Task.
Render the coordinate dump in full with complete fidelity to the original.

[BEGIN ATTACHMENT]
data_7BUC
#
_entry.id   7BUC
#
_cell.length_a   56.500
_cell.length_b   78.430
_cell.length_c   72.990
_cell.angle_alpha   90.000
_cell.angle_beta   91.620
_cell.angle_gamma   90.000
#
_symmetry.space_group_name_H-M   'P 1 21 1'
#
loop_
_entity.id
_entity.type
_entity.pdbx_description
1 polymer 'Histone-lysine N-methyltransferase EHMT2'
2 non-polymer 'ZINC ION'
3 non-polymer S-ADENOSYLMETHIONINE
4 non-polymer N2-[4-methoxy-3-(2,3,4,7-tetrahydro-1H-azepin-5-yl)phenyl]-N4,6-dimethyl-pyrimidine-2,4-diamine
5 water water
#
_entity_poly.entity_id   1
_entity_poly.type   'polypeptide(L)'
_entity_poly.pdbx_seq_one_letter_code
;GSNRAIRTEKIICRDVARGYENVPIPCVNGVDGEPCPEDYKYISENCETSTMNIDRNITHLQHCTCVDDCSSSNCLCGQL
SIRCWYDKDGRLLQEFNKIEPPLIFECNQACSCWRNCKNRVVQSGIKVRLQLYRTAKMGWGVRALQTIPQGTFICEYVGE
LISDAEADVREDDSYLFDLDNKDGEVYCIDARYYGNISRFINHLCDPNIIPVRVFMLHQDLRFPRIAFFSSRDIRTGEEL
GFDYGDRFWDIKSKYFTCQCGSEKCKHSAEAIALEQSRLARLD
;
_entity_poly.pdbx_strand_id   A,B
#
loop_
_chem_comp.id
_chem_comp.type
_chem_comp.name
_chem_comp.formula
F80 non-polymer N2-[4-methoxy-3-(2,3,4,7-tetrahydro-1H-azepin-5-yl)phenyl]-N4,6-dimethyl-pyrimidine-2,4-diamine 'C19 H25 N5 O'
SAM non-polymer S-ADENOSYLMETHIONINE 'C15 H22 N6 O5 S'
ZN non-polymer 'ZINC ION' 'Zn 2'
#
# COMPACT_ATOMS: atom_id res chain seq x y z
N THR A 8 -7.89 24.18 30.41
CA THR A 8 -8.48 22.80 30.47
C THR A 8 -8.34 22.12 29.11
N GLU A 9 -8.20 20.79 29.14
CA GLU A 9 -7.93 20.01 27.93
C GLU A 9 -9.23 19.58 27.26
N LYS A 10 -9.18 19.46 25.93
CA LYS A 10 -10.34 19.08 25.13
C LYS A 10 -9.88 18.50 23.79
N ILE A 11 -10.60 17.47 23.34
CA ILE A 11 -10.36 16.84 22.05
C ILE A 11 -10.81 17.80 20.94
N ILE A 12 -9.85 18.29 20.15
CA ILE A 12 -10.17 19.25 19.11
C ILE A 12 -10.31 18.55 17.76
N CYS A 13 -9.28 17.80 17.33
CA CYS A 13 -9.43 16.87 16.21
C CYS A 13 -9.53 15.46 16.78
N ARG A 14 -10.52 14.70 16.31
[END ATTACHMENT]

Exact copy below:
data_7BUC
#
_entry.id   7BUC
#
_cell.length_a   56.500
_cell.length_b   78.430
_cell.length_c   72.990
_cell.angle_alpha   90.000
_cell.angle_beta   91.620
_cell.angle_gamma   90.000
#
_symmetry.space_group_name_H-M   'P 1 21 1'
#
loop_
_entity.id
_entity.type
_entity.pdbx_description
1 polymer 'Histone-lysine N-methyltransferase EHMT2'
2 non-polymer 'ZINC ION'
3 non-polymer S-ADENOSYLMETHIONINE
4 non-polymer N2-[4-methoxy-3-(2,3,4,7-tetrahydro-1H-azepin-5-yl)phenyl]-N4,6-dimethyl-pyrimidine-2,4-diamine
5 water water
#
_entity_poly.entity_id   1
_entity_poly.type   'polypeptide(L)'
_entity_poly.pdbx_seq_one_letter_code
;GSNRAIRTEKIICRDVARGYENVPIPCVNGVDGEPCPEDYKYISENCETSTMNIDRNITHLQHCTCVDDCSSSNCLCGQL
SIRCWYDKDGRLLQEFNKIEPPLIFECNQACSCWRNCKNRVVQSGIKVRLQLYRTAKMGWGVRALQTIPQGTFICEYVGE
LISDAEADVREDDSYLFDLDNKDGEVYCIDARYYGNISRFINHLCDPNIIPVRVFMLHQDLRFPRIAFFSSRDIRTGEEL
GFDYGDRFWDIKSKYFTCQCGSEKCKHSAEAIALEQSRLARLD
;
_entity_poly.pdbx_strand_id   A,B
#
loop_
_chem_comp.id
_chem_comp.type
_chem_comp.name
_chem_comp.formula
F80 non-polymer N2-[4-methoxy-3-(2,3,4,7-tetrahydro-1H-azepin-5-yl)phenyl]-N4,6-dimethyl-pyrimidine-2,4-diamine 'C19 H25 N5 O'
SAM non-polymer S-ADENOSYLMETHIONINE 'C15 H22 N6 O5 S'
ZN non-polymer 'ZINC ION' 'Zn 2'
#
# COMPACT_ATOMS: atom_id res chain seq x y z
N THR A 8 -7.89 24.18 30.41
CA THR A 8 -8.48 22.80 30.47
C THR A 8 -8.34 22.12 29.11
N GLU A 9 -8.20 20.79 29.14
CA GLU A 9 -7.93 20.01 27.93
C GLU A 9 -9.23 19.58 27.26
N LYS A 10 -9.18 19.46 25.93
CA LYS A 10 -10.34 19.08 25.13
C LYS A 10 -9.88 18.50 23.79
N ILE A 11 -10.60 17.47 23.34
CA ILE A 11 -10.36 16.84 22.05
C ILE A 11 -10.81 17.80 20.94
N ILE A 12 -9.85 18.29 20.15
CA ILE A 12 -10.17 19.25 19.11
C ILE A 12 -10.31 18.55 17.76
N CYS A 13 -9.28 17.80 17.33
CA CYS A 13 -9.43 16.87 16.21
C CYS A 13 -9.53 15.46 16.78
N ARG A 14 -10.52 14.70 16.31